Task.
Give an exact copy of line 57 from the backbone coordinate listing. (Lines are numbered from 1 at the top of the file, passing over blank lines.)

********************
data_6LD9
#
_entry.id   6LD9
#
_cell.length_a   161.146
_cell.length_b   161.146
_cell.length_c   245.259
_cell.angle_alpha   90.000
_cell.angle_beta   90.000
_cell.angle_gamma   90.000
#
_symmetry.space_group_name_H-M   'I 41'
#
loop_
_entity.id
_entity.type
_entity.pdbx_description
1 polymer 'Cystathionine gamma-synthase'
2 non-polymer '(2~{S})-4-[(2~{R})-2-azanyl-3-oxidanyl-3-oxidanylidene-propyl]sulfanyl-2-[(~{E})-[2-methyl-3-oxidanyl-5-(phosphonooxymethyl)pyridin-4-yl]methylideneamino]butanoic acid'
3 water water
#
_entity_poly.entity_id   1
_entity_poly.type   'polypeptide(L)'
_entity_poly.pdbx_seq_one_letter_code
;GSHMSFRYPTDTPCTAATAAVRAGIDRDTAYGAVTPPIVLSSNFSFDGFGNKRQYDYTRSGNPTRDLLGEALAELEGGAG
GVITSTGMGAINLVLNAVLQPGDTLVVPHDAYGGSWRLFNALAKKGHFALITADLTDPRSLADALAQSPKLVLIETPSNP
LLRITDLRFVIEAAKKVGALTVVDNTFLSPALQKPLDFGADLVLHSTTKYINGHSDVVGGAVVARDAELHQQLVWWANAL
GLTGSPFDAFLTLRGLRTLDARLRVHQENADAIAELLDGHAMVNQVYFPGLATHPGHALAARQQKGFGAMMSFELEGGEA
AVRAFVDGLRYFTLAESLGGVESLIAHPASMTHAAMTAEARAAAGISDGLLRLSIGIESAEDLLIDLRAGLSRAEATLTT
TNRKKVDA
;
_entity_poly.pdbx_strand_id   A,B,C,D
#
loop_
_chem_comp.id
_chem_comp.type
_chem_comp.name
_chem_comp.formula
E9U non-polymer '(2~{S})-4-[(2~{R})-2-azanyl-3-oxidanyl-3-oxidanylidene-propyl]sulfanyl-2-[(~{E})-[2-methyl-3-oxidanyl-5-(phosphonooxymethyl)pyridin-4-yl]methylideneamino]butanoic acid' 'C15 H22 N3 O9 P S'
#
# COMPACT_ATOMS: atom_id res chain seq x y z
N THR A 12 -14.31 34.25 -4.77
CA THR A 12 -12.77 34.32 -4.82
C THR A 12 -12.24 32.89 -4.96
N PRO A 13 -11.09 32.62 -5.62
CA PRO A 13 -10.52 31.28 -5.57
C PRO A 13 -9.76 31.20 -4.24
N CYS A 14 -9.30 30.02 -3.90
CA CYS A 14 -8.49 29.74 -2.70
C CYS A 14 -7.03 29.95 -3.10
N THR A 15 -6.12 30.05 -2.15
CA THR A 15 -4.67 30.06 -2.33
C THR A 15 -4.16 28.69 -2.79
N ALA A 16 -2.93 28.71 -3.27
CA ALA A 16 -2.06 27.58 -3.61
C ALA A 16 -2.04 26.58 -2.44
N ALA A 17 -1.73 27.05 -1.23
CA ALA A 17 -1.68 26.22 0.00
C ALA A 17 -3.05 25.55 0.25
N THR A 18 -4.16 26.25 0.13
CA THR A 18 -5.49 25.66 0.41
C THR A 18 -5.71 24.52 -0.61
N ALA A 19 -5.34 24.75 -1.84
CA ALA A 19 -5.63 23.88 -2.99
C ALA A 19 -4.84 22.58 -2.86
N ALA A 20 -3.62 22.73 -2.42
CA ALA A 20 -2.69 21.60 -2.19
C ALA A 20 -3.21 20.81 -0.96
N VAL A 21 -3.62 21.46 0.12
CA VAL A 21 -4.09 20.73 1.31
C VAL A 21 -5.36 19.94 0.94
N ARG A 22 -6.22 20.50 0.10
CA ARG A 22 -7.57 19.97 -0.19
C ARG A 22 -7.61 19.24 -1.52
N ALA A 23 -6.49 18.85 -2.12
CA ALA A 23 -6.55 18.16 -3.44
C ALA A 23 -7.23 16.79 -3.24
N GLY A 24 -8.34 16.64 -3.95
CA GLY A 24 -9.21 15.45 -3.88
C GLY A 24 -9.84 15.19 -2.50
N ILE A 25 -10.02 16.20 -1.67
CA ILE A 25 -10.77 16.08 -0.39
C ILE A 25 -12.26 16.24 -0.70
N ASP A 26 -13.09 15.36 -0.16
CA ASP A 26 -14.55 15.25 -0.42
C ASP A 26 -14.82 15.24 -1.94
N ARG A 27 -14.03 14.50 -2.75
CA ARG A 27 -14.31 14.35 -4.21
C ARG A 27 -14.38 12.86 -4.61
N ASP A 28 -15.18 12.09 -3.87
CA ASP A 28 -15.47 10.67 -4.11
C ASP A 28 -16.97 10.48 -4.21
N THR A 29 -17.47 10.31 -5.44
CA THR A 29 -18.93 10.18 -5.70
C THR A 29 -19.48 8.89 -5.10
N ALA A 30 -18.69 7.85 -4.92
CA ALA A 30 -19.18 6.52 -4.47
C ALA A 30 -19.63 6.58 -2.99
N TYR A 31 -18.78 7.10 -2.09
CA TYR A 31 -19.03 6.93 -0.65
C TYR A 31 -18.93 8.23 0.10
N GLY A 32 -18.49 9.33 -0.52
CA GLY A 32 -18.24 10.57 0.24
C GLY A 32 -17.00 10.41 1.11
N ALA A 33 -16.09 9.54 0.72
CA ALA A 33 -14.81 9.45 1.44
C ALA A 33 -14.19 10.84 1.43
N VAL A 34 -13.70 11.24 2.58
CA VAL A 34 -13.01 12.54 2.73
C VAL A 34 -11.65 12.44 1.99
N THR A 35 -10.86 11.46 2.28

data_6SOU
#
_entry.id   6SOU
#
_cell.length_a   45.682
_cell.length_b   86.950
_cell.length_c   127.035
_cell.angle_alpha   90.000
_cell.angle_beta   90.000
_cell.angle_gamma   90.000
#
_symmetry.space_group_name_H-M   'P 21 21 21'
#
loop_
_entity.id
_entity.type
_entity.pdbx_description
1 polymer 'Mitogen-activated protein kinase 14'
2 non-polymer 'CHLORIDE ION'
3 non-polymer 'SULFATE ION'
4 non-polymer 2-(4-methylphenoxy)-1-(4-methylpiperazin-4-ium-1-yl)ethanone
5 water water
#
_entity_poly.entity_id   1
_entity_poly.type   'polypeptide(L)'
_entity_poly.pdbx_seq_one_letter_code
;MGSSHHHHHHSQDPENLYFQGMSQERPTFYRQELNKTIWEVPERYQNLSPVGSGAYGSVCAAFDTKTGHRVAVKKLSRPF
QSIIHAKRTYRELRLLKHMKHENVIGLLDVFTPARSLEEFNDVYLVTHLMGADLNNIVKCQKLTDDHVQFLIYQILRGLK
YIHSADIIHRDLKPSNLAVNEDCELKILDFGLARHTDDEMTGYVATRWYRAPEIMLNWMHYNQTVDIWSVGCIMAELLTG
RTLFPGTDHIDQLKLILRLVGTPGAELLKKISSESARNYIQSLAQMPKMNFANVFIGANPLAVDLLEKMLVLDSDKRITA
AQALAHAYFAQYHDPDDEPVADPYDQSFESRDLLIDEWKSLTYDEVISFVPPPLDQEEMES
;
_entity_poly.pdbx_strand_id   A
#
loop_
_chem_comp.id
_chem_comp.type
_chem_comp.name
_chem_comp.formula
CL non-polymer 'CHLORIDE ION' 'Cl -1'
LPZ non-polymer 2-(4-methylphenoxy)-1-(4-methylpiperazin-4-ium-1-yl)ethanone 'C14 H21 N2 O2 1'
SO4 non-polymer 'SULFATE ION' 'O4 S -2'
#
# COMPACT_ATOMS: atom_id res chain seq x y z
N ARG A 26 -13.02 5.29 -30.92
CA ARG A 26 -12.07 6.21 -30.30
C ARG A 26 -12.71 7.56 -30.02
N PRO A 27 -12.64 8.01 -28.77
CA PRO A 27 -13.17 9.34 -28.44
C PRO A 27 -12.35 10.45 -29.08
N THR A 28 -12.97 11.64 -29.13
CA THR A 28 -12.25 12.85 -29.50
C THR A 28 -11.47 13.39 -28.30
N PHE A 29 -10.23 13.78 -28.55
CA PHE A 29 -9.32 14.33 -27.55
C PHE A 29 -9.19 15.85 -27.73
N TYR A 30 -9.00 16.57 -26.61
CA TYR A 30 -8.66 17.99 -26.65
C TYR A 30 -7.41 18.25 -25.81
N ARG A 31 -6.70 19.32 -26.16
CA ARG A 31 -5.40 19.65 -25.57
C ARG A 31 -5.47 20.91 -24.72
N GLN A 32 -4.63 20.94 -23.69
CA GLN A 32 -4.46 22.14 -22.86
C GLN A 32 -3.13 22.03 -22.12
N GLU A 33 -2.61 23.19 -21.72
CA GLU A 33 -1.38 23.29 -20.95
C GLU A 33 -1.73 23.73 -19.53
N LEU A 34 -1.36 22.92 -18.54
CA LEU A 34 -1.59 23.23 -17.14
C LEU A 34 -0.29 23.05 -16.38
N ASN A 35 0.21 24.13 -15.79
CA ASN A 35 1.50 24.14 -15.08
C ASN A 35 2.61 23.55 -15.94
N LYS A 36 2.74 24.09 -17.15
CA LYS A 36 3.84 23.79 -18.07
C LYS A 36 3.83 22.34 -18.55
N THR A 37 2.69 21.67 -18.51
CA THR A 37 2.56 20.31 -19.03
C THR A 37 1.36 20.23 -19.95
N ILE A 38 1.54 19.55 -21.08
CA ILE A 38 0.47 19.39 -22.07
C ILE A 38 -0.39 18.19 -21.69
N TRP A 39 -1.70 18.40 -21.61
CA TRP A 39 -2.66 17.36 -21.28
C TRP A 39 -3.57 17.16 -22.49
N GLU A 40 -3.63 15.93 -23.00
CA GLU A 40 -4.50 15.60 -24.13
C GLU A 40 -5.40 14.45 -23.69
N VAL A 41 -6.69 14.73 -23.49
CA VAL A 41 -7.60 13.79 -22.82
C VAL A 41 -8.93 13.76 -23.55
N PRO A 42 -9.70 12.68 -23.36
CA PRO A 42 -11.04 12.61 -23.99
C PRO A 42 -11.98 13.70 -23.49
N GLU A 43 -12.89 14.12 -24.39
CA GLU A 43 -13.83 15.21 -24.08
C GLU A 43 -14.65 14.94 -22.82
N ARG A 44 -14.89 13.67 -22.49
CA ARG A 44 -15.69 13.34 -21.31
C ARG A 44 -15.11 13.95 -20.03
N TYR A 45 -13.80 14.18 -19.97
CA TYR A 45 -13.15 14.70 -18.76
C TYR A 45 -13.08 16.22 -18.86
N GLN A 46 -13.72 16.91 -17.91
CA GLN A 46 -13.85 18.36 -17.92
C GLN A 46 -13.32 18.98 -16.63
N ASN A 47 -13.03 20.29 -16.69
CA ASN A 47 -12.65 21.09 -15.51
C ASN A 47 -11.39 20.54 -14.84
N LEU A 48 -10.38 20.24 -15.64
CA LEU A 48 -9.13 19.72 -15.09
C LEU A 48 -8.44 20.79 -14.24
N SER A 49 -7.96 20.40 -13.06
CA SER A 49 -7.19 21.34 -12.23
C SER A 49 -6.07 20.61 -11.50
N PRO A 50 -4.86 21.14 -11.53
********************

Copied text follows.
N ALA A 17 -1.73 27.05 -1.23